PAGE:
Apple Moves Upscale

It’s been a long, hard road back to relevance for Apple Computer, but they seem to have made it through. Today’s announcement of the XServe rack-mounted Mac server marks their graduation day from the realm of the desktop powerhouses to the rarefied territory of the server world. It’s a welcome move, and one more notch for Steve Jobs’ gunbelt.

Five years ago Apple Computer was on the brink of death (anyone else remember the infamous “Pray” cover from Wired magazine, back when Wired was worth reading?) The rocky transition from the crusty Motorola 68000 line of CPUs to the modern PowerPC line was going slowly at best. Their product line was a bewildering mix of dozens of models, each with minor distinctions from the others that made it near impossible to figure out which one was best for you. They had started allowing other companies to license the Mac OS, but did everything they could to cut those companies off at the knees and then complaining that the cloners weren’t taking off in the right markets. In short, Apple was a mess.

Then, like him or not (I sure don’t), Steve Jobs came back to Cupertino. And things started to turn around.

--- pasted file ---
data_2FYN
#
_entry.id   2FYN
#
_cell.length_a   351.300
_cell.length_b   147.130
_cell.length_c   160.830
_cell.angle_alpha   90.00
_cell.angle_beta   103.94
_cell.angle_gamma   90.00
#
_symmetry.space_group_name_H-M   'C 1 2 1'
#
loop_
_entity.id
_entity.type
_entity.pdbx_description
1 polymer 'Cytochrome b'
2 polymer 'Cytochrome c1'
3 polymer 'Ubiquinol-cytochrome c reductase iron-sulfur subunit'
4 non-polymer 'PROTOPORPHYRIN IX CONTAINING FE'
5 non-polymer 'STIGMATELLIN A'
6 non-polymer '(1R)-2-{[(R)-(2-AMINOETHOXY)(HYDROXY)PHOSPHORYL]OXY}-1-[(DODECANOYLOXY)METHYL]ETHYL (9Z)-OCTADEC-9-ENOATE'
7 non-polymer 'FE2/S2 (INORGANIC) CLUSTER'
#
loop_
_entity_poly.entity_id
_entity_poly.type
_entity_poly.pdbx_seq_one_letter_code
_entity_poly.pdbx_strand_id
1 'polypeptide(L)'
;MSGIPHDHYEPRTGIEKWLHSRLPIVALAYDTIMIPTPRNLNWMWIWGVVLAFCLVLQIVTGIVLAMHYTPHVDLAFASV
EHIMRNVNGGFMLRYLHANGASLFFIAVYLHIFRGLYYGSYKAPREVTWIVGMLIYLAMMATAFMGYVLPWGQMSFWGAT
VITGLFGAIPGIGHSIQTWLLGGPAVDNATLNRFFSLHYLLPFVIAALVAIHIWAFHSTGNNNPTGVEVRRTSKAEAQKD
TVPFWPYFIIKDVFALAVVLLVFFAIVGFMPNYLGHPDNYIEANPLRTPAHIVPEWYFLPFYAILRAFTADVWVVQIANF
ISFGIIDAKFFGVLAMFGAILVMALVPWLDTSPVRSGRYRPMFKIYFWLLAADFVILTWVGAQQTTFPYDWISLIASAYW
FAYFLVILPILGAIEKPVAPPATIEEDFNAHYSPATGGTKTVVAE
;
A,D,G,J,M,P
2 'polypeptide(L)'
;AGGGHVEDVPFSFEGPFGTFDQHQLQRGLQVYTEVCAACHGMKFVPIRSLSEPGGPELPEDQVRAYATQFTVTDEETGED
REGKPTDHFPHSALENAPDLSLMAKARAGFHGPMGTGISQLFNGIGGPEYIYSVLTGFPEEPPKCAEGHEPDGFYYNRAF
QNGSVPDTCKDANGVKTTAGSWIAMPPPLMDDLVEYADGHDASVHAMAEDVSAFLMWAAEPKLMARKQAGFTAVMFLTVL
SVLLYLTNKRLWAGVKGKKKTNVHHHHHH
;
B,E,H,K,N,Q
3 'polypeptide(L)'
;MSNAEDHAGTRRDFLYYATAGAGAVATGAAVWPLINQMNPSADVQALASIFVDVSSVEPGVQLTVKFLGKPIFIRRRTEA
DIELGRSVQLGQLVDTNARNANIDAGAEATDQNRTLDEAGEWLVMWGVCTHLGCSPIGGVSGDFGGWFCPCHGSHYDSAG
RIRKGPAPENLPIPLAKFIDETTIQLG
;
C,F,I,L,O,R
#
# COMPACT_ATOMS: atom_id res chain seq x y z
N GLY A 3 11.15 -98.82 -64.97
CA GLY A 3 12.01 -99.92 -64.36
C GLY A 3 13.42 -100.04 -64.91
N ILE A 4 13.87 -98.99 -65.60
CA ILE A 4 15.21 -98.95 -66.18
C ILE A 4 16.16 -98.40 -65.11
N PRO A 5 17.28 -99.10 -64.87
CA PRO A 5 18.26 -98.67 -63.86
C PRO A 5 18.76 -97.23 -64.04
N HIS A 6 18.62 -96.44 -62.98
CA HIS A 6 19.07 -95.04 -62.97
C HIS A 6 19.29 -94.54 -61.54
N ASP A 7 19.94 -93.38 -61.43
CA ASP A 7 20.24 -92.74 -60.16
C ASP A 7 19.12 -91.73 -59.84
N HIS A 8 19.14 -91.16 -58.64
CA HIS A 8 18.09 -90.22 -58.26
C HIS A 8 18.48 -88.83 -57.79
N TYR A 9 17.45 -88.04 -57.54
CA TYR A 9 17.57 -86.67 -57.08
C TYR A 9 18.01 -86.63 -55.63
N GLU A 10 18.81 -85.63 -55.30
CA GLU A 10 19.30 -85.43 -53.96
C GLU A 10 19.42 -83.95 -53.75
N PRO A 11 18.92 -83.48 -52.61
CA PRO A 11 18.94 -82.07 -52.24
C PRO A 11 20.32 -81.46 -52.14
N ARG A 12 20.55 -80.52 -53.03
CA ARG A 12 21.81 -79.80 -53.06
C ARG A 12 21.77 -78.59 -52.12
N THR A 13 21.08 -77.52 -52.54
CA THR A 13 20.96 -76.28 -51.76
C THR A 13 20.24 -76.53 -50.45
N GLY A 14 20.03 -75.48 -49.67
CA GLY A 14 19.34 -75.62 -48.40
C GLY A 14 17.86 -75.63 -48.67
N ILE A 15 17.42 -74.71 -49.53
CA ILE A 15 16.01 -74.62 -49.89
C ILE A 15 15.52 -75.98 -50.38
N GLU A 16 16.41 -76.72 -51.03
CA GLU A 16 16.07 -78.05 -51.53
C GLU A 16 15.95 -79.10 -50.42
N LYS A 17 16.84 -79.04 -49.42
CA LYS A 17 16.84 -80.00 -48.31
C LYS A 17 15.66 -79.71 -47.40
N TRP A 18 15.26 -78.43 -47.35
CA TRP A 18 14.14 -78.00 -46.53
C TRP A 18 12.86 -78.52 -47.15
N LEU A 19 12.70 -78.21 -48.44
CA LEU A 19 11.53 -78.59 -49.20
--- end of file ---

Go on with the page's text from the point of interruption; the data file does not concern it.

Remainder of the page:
Jobs took drastic action to renew Apple’s health at its core. He slashed the product line down to 4 products — low-end and power-user versions of a desktop (iMac, Power Mac) and notebook (iBook, PowerBook) Mac. He killed off the licensing experiment once and for all. And he pushed the old “classic” 68000-based Macs off a cliff to make way for the PowerPC based future.

And, most importantly, he shepherded the remodeling of NeXTStep, the operating system that had driven the products of his previous venture, into a slick synthesis of the Mac OS’s eye candy and ease of use and the legendary reliability of UNIX — Mac OS X.

And OS X, more than anything else, has made people regard Apple in a new light. It took a computer that was previously a lightweight, crash-prone system and turned it into a system that could handle the most complex applications with alacrity, while showing a beautiful face to the world to boot. OS X isn’t perfect (the Dock is a usability abomination, for example), but it’s closer to the ideal of the perfect desktop OS than anyone else has come to so far.

So now, with Apple’s base market of desktop users secure, they are turning to a new market — the server market. There have been Mac servers for almost as long as there have been Macs, but they were never for serious use — the Mac OS had too many built-in limitations (no multitasking, flaky memory support, single-user OS only). But now OS X has changed all that and made it possible to use the word “Mac” and “server” in the same sentence without attracting howls of derisive laughter.

So here’s to Apple — not perfect (remember the G4 Cube?), but healthy and happy again, and showing the kind of vibrant spirit that was so long absent from their company. Let’s hope they can keep up the pace of innovation and keep reminding folks that yes, Virginia, there is a world outside Microsoft Windows.